A Look at the Revised Rules of Golf
- The number of rules will be reduced from 34 to 24
- The rules book will be revised and changed, focusing on just what the player needs to know; committee-related items will be published in a separate document.
- Decision on the Rules will be moved into the body of the Rules to allow readers one source to find all the information they need.
- The Decision Book will be replaced with a Handbook that will give interpretive guidance rather than covering case-by-casescenarios.
Along with formatting changes, There are a significant number of changes to the actual rules that are proposed. Key Changes include:
- There would no longer be a penalty if a ball played from the putting green hits an unattended flagstick in the hole.
- The term "water hazards" will be superseded by the concept of "penalty areas" Which allows a committee in charge of competition or the official of a club to mark areas that allow for safety and pace of play considerations. Players would also be allowed to ground their club in these areas or move loose impediments without penalty. Along the same line, there would no longer be a penalty for moving/touching loose impediments in a penalty area or when one's ball is in the bunker.
- Fixed distances would be used to define an area in which a ball is to be dropped rather than club-lengths. Twenty inches would replace one club-length and eighty inches would replace two club-lengths. This would allow for a more standardized area and more consistency when dropping. In addition to this, dropping a ball has been simplified to allow a drop from any height above the ground.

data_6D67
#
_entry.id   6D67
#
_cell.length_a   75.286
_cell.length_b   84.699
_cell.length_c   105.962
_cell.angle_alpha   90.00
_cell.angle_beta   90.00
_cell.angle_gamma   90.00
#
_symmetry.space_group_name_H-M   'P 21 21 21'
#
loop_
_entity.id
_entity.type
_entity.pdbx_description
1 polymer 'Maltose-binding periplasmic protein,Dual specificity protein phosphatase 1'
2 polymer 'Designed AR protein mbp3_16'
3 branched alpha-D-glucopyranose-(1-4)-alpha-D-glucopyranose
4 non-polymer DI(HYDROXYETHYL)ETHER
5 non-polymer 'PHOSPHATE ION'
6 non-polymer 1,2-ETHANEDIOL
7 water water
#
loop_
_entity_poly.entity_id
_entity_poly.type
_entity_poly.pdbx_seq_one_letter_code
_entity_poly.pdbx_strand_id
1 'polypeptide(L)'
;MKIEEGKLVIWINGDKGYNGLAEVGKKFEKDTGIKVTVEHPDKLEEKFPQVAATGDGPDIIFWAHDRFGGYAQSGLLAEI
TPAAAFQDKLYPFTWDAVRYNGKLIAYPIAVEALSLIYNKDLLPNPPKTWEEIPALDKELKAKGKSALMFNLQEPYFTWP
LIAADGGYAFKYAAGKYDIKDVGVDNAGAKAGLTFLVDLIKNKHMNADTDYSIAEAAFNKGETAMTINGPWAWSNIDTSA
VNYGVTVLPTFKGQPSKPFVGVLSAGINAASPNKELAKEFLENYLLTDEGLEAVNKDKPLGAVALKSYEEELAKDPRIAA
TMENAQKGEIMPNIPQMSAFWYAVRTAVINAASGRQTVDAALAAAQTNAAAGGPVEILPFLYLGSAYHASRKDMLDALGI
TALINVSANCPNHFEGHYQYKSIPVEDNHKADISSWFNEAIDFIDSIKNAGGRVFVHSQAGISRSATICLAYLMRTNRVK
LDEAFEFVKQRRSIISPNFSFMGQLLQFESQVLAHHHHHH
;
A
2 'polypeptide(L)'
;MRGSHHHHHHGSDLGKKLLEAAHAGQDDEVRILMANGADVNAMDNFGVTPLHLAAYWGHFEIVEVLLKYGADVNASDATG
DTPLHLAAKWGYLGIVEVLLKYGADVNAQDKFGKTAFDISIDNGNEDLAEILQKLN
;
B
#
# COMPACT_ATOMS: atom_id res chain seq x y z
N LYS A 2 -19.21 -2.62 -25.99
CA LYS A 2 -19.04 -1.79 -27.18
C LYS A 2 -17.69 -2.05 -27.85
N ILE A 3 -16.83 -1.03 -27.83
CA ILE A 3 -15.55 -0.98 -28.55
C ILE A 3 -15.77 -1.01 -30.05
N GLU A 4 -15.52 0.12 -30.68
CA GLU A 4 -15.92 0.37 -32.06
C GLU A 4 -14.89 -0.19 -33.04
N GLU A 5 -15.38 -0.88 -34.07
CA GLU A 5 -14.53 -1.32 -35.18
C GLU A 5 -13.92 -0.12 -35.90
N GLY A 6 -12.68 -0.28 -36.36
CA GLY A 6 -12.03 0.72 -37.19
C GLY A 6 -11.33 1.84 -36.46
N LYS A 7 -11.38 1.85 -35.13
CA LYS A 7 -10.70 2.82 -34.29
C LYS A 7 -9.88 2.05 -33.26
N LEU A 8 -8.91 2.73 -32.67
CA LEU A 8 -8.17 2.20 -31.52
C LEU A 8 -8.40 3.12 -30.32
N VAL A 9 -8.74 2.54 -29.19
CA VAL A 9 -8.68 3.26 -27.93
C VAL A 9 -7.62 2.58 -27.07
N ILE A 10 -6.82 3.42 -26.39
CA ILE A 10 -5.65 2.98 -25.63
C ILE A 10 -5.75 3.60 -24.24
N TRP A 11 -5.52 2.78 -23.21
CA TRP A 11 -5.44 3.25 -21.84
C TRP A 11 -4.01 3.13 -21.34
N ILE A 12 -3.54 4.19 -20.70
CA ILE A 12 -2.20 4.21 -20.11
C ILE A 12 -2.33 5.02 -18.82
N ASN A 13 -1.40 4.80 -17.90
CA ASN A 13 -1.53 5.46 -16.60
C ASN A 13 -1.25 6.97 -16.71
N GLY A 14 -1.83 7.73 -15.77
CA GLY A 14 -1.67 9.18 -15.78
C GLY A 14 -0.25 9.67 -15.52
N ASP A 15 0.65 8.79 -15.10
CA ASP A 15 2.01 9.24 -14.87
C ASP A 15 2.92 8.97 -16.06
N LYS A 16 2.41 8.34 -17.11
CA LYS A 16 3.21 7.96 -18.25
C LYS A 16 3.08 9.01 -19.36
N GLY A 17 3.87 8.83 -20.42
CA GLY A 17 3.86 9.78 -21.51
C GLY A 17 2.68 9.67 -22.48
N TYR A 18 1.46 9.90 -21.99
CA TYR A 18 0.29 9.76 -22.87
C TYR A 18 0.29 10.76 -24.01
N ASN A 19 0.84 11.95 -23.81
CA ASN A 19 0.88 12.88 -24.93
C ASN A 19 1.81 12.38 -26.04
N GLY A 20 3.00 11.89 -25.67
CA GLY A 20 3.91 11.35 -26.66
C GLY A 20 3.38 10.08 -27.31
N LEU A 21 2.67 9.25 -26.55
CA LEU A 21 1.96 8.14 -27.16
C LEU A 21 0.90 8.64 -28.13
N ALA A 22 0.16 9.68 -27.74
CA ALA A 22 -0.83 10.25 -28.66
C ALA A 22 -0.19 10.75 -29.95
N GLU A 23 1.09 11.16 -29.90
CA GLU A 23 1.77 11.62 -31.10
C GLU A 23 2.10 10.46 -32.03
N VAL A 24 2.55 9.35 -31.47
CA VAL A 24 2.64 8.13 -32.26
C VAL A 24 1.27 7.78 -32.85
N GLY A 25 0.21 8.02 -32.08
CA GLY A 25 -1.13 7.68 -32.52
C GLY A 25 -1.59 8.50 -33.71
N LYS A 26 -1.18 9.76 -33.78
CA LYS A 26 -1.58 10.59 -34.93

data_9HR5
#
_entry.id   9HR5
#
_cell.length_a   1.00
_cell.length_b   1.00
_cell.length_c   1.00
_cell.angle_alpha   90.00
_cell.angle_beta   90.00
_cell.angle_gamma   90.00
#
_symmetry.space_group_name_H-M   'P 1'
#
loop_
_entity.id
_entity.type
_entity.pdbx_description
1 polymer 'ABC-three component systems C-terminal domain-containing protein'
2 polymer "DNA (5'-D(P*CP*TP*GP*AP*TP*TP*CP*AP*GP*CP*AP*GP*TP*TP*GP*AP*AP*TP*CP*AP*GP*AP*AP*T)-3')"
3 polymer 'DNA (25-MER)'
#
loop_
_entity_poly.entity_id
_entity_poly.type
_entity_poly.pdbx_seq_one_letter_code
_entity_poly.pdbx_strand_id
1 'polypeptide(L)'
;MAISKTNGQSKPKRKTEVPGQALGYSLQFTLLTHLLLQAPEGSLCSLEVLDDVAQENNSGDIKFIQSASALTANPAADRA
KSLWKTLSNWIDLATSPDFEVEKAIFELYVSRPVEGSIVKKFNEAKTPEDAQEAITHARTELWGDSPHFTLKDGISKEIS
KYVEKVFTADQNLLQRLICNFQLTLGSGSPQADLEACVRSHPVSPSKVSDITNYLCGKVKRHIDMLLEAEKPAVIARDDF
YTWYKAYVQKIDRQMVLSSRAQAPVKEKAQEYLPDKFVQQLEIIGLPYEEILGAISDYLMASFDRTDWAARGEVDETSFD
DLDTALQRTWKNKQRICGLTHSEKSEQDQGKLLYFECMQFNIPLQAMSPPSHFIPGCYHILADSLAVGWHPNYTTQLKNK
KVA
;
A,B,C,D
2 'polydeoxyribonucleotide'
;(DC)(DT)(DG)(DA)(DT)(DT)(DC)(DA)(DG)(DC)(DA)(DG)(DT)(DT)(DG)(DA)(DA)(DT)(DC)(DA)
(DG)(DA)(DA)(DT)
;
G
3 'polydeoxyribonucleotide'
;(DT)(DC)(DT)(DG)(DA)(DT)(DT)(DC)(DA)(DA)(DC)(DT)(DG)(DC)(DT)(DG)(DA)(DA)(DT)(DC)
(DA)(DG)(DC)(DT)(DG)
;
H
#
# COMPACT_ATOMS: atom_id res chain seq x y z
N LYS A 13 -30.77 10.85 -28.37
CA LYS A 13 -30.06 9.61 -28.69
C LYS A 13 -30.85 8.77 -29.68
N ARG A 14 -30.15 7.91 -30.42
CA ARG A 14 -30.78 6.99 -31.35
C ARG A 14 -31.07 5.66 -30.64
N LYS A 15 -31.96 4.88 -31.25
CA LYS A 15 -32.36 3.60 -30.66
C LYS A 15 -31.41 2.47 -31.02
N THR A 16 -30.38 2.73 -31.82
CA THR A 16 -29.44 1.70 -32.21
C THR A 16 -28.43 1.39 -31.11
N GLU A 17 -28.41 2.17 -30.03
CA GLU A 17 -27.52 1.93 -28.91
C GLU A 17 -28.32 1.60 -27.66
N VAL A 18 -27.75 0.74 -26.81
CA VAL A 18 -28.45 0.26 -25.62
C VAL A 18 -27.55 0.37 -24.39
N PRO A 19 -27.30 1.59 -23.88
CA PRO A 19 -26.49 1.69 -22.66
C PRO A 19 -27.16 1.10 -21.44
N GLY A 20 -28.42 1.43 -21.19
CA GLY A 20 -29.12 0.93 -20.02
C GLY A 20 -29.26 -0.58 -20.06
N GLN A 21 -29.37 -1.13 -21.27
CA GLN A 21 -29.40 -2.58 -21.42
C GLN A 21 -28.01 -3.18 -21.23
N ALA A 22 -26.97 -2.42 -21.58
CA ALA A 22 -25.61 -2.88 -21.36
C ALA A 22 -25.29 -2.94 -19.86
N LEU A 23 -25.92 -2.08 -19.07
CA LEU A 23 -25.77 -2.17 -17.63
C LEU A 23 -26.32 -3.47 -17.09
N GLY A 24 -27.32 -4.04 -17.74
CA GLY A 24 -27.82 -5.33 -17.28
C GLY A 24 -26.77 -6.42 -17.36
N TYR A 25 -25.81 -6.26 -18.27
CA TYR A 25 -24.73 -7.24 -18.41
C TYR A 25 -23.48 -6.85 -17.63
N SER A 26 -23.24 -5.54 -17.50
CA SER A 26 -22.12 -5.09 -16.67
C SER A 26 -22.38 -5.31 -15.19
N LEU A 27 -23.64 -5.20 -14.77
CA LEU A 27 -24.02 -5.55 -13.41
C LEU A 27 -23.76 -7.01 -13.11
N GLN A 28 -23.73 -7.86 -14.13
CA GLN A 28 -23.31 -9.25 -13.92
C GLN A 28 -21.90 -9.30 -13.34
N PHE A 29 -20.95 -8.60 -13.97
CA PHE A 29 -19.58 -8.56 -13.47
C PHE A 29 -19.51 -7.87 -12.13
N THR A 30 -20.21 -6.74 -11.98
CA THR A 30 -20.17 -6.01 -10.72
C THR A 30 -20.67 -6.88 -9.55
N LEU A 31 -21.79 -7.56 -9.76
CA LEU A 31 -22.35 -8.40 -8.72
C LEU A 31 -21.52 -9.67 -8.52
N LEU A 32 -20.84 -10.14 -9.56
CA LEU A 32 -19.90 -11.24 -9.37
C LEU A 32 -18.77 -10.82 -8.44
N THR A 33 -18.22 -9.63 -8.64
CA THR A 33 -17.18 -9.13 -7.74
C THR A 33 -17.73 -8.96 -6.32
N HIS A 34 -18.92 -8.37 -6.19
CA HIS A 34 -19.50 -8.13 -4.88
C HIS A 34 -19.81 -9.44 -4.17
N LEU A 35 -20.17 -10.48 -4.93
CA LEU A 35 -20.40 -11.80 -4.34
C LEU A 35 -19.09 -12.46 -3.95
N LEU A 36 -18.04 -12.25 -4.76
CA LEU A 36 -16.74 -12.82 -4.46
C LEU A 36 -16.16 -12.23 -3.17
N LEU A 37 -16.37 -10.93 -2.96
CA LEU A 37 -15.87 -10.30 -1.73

- Damage on the putting green caused by spike marks, shoe damage, animal damage, etc. can be fixed without penalty as long as play is not delayed.
- The concept of a format with a "maximum score" for each hole can be introduced by a committee to help pace of play.
The goal of the proposed changes is to make the rules easier to understand and apply and be more consistent while maintaining the principles of the game. From now until August 2017 players are encouraged to try out the proposed rules (no posting scores with rounds played under proposed rules) and give feedback to the USGA. The USGA and R&A will review the feedback and finalize the proposed changes. The new rules of golf are scheduled to go into effect January 1, 2019.